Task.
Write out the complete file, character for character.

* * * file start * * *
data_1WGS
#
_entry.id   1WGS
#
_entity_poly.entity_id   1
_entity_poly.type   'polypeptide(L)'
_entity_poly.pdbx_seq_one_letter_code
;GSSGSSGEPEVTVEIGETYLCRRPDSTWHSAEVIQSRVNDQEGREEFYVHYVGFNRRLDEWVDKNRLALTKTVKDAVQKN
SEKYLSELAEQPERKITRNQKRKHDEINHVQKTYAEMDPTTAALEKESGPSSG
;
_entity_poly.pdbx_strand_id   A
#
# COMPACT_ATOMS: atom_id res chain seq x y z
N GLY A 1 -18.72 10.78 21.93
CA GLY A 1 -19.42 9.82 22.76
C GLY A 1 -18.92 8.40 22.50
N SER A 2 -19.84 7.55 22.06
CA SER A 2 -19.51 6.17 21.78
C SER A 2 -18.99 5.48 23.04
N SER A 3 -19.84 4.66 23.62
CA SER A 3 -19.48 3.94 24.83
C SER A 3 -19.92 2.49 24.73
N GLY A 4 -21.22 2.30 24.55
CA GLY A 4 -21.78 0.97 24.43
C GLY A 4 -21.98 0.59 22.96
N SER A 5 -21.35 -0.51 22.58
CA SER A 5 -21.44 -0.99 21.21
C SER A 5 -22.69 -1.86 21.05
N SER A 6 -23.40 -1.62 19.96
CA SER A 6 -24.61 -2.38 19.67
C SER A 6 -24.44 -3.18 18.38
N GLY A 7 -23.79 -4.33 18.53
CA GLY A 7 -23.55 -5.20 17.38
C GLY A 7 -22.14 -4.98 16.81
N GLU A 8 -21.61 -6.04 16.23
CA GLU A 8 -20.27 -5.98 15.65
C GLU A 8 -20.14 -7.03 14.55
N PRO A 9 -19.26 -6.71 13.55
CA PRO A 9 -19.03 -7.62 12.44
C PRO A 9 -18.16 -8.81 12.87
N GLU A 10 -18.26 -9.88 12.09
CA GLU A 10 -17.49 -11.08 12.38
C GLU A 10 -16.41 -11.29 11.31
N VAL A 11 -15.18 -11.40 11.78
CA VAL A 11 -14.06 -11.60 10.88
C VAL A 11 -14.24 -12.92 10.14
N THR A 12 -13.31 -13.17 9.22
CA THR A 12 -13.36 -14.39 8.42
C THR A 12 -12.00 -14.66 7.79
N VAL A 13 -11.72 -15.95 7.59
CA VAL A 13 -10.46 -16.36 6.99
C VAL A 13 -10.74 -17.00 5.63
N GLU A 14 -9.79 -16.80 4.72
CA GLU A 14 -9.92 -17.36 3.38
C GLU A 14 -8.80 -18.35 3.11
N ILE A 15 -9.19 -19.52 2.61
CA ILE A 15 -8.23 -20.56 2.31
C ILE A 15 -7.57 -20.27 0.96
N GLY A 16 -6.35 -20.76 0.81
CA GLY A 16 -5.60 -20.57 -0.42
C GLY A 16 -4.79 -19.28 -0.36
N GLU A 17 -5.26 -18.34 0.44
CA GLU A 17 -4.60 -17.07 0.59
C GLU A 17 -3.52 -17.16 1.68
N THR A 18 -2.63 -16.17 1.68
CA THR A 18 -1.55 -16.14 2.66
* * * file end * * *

data_1WGS
#
_entry.id   1WGS
#
_entity_poly.entity_id   1
_entity_poly.type   'polypeptide(L)'
_entity_poly.pdbx_seq_one_letter_code
;GSSGSSGEPEVTVEIGETYLCRRPDSTWHSAEVIQSRVNDQEGREEFYVHYVGFNRRLDEWVDKNRLALTKTVKDAVQKN
SEKYLSELAEQPERKITRNQKRKHDEINHVQKTYAEMDPTTAALEKESGPSSG
;
_entity_poly.pdbx_strand_id   A
#
# COMPACT_ATOMS: atom_id res chain seq x y z
N GLY A 1 -18.72 10.78 21.93
CA GLY A 1 -19.42 9.82 22.76
C GLY A 1 -18.92 8.40 22.50
N SER A 2 -19.84 7.55 22.06
CA SER A 2 -19.51 6.17 21.78
C SER A 2 -18.99 5.48 23.04
N SER A 3 -19.84 4.66 23.62
CA SER A 3 -19.48 3.94 24.83
C SER A 3 -19.92 2.49 24.73
N GLY A 4 -21.22 2.30 24.55
CA GLY A 4 -21.78 0.97 24.43
C GLY A 4 -21.98 0.59 22.96
N SER A 5 -21.35 -0.51 22.58
CA SER A 5 -21.44 -0.99 21.21
C SER A 5 -22.69 -1.86 21.05
N SER A 6 -23.40 -1.62 19.96
CA SER A 6 -24.61 -2.38 19.67
C SER A 6 -24.44 -3.18 18.38
N GLY A 7 -23.79 -4.33 18.53
CA GLY A 7 -23.55 -5.20 17.38
C GLY A 7 -22.14 -4.98 16.81
N GLU A 8 -21.61 -6.04 16.23
CA GLU A 8 -20.27 -5.98 15.65
C GLU A 8 -20.14 -7.03 14.55
N PRO A 9 -19.26 -6.71 13.55
CA PRO A 9 -19.03 -7.62 12.44
C PRO A 9 -18.16 -8.81 12.87
N GLU A 10 -18.26 -9.88 12.09
CA GLU A 10 -17.49 -11.08 12.38
C GLU A 10 -16.41 -11.29 11.31
N VAL A 11 -15.18 -11.40 11.78
CA VAL A 11 -14.06 -11.60 10.88
C VAL A 11 -14.24 -12.92 10.14
N THR A 12 -13.31 -13.17 9.22
CA THR A 12 -13.36 -14.39 8.42
C THR A 12 -12.00 -14.66 7.79
N VAL A 13 -11.72 -15.95 7.59
CA VAL A 13 -10.46 -16.36 6.99
C VAL A 13 -10.74 -17.00 5.63
N GLU A 14 -9.79 -16.80 4.72
CA GLU A 14 -9.92 -17.36 3.38
C GLU A 14 -8.80 -18.35 3.11
N ILE A 15 -9.19 -19.52 2.61
CA ILE A 15 -8.23 -20.56 2.31
C ILE A 15 -7.57 -20.27 0.96
N GLY A 16 -6.35 -20.76 0.81
CA GLY A 16 -5.60 -20.57 -0.42
C GLY A 16 -4.79 -19.28 -0.36
N GLU A 17 -5.26 -18.34 0.44
CA GLU A 17 -4.60 -17.07 0.59
C GLU A 17 -3.52 -17.16 1.68
N THR A 18 -2.63 -16.17 1.68
CA THR A 18 -1.55 -16.14 2.66